There are plenty of examples of the worlds of business and football colliding rather than converging in a harmonious fashion, but Ann Budge believes her entrepreneurial success provides proof that risk can bring reward.
Confounded though she is at the polarising debate sparked by the club in recent days, the Hearts owner accepts she could have overseen a “safer appointment” to the role of head coach than Ian Cathro. The 30-year-old former Rio Ave, Valencia and Newcastle United assistant has long been hailed in some circles as an innovative and modern coach, and decried in others as a questionable man-manager and inexperienced footballer.
Yet, Budge can lay claim to being a reasonable judge of character. The 68-year-old built up a successful multi-million pound IT business from scratch and oversaw more than 1,000 staff before selling the company for nearly €50 million. It is a background she insists has taught her that talent, no matter how young or old, deserves to be nurtured and presented with opportunities to shine.
“Have I fast-tracked promising young employees in business? Absolutely,” she said. “Because when you’ve got talent, you have to give them opportunities, in whichever field you are in. It can only benefit you as well as them.
“I have seen that many times in my career, so I have no fears whatsoever about giving young people or people with talent opportunities. That’s what it’s all about. It’s almost a mantra for me to never be frightened to move out of your comfort zone.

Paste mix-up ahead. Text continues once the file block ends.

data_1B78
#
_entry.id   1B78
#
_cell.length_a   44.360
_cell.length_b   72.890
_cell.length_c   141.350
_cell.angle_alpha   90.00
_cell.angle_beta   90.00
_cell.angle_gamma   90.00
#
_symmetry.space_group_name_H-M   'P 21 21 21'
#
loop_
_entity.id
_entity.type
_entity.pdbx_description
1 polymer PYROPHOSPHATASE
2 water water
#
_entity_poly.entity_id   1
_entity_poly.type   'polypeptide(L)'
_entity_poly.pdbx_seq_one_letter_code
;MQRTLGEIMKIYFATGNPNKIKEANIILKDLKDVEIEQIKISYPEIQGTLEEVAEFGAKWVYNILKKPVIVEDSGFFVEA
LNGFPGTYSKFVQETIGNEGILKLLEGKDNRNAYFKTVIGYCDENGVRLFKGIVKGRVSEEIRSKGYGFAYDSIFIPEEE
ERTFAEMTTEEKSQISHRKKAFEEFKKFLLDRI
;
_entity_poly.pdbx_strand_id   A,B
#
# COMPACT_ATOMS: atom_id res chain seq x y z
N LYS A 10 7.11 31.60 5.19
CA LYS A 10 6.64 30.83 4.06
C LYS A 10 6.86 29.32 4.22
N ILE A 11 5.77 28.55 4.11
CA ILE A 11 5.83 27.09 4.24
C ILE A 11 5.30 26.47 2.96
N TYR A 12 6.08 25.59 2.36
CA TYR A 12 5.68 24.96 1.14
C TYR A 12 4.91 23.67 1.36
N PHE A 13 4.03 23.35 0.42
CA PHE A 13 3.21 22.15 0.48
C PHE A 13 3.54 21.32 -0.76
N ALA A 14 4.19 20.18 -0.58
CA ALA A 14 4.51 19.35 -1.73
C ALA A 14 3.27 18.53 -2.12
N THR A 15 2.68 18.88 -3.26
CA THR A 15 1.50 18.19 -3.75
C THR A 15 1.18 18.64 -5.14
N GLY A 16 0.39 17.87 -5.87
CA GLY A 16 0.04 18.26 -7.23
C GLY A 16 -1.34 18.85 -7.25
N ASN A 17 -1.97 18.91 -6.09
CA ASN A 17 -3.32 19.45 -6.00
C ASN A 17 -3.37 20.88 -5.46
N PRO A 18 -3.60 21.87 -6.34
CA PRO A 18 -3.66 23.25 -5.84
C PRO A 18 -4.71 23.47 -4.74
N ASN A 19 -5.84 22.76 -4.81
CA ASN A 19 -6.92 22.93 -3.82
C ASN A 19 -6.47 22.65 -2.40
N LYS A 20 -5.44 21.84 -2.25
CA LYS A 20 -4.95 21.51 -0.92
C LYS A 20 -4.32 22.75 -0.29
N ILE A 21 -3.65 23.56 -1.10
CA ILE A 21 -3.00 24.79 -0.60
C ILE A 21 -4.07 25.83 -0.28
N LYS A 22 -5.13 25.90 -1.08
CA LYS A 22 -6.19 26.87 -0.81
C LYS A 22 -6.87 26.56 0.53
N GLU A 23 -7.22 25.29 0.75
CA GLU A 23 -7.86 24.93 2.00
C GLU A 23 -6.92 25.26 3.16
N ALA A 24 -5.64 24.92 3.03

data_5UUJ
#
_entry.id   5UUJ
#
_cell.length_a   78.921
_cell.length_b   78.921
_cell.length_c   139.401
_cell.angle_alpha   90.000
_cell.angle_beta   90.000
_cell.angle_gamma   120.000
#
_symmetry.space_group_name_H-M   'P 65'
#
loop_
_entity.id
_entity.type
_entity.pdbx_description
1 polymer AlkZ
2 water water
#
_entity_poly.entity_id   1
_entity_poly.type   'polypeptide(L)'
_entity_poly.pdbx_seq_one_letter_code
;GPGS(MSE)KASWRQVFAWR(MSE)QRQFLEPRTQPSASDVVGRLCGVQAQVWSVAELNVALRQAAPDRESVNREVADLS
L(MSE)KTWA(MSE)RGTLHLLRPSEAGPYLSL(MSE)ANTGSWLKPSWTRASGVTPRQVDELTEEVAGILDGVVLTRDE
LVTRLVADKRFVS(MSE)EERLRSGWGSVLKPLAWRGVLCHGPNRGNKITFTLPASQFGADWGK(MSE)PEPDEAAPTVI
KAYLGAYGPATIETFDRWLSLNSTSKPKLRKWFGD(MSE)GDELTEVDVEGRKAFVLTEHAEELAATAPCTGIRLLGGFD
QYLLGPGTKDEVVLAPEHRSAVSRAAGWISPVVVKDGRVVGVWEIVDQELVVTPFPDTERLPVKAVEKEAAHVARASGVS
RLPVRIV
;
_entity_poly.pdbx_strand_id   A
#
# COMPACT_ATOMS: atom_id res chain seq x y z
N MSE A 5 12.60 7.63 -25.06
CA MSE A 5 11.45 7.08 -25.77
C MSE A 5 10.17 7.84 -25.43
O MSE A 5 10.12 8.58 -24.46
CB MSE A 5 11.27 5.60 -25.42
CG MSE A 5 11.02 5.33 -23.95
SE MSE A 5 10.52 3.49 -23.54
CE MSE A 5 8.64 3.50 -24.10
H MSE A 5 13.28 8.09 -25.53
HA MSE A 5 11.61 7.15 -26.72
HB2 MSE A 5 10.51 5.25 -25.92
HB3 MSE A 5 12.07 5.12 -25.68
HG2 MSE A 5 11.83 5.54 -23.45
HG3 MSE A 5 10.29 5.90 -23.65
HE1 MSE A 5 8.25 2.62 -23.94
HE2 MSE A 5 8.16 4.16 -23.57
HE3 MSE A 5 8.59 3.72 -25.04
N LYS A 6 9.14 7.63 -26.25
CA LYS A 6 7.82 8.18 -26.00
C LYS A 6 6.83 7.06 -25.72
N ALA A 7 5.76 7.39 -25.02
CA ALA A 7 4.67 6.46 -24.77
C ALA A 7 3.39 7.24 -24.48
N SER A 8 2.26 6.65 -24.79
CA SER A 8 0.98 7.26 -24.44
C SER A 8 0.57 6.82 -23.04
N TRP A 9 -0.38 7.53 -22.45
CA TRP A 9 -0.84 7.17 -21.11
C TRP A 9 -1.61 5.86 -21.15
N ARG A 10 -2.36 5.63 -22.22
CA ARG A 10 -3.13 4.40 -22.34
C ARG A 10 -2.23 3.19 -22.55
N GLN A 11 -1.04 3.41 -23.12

“There probably would have been safer appointments – as there was two and a half years ago [when Robbie Neilson was appointed]. But, certainly, I don’t worry about taking risk – as long as it’s managed risk and you know what that risk is. And this to me is the right thing to do. It’s not hugely risky, OK it’s a bit different, but I think it fits in with our overall plan.
“I am relaxed and really excited about what the next few months and years are going to bring.”
The presence of director of football Craig Levein, a champion of Cathro’s from the start at Dundee United, will be deemed to remove a great deal of the perceived risk from the appointment. Yet Budge has confessed to being struck with different emotions when hearing of Neilson’s decision to depart for MK Dons.
With the dawn of another new era now on the horizon after the bulldozers moved in to begin the process of finally redeveloping the Tynecastle main stand, the Hearts chief executive admits she could have done without the headache of a simultaneous change in the dugout. As the days have passed, however, she has got used to the idea.
“With everything happening as it is, we’ve had a good two and a half years,” Budge added after overseeing the club’s emergence from administration, promotion back to the Premiership and qualification for Europe. “I have to say when I first heard Robbie was thinking of moving on, I thought, ‘oh dear, does it have to be now?’ We are just embarking on this [stadium work] and it’s change on the pitch as well. But, hey, we’re set up to do that. That’s why we have a director of football [Levein], it’s why we are able to take what comes on the field and also focus on what’s going on off the field. We have a broad and good management team here, we can cope with it.”